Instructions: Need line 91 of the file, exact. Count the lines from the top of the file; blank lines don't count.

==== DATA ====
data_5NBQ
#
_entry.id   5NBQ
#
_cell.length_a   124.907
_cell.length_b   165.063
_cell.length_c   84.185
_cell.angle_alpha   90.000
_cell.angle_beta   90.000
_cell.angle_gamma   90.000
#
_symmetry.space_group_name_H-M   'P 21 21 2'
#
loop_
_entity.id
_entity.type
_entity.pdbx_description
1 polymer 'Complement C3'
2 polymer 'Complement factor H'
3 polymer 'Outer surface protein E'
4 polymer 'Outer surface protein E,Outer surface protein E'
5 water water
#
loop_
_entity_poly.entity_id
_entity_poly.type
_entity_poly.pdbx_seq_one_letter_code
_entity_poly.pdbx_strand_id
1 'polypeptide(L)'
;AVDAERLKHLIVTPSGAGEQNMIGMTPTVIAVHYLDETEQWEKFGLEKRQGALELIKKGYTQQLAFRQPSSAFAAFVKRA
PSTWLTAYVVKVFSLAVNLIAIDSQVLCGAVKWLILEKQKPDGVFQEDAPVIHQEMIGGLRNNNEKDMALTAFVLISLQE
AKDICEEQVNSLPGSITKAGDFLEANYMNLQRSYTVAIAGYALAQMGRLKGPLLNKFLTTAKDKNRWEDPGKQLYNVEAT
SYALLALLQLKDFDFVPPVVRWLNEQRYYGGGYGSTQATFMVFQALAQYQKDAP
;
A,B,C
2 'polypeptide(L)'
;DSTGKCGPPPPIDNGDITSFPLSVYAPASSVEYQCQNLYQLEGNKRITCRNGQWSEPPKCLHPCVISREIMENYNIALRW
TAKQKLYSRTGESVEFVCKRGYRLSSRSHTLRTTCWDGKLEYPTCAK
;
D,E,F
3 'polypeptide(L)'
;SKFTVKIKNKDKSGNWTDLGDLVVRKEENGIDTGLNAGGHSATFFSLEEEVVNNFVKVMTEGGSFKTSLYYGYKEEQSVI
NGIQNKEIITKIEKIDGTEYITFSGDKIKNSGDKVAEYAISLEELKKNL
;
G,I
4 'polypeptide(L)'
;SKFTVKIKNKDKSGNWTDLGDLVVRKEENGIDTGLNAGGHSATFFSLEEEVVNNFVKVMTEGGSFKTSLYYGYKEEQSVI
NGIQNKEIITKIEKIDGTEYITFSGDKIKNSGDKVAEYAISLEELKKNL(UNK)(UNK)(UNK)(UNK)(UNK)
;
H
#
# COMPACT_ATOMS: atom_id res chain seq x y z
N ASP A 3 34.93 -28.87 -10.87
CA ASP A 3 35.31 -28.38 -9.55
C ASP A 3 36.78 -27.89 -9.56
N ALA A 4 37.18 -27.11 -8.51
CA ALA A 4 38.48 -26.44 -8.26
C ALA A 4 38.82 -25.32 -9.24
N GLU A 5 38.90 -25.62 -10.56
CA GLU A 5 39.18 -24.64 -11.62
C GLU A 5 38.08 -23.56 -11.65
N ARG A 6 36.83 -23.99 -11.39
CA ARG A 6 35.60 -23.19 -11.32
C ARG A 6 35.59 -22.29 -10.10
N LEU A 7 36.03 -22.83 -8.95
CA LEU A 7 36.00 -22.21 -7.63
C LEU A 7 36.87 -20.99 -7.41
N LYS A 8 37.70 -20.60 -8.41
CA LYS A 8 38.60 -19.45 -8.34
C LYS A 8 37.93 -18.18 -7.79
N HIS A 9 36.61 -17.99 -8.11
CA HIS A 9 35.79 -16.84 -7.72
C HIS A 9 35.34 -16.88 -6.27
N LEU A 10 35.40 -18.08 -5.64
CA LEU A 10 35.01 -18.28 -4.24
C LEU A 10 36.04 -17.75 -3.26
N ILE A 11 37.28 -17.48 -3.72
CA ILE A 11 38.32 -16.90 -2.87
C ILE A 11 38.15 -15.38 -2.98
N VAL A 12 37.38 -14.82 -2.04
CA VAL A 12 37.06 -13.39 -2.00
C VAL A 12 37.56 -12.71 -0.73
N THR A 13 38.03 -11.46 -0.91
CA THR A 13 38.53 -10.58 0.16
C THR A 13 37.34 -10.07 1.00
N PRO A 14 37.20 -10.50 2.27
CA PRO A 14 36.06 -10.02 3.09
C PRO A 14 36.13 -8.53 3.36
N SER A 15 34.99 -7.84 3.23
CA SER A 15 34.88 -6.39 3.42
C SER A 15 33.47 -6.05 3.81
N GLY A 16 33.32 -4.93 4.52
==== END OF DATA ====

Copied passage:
C SER A 15 33.47 -6.05 3.81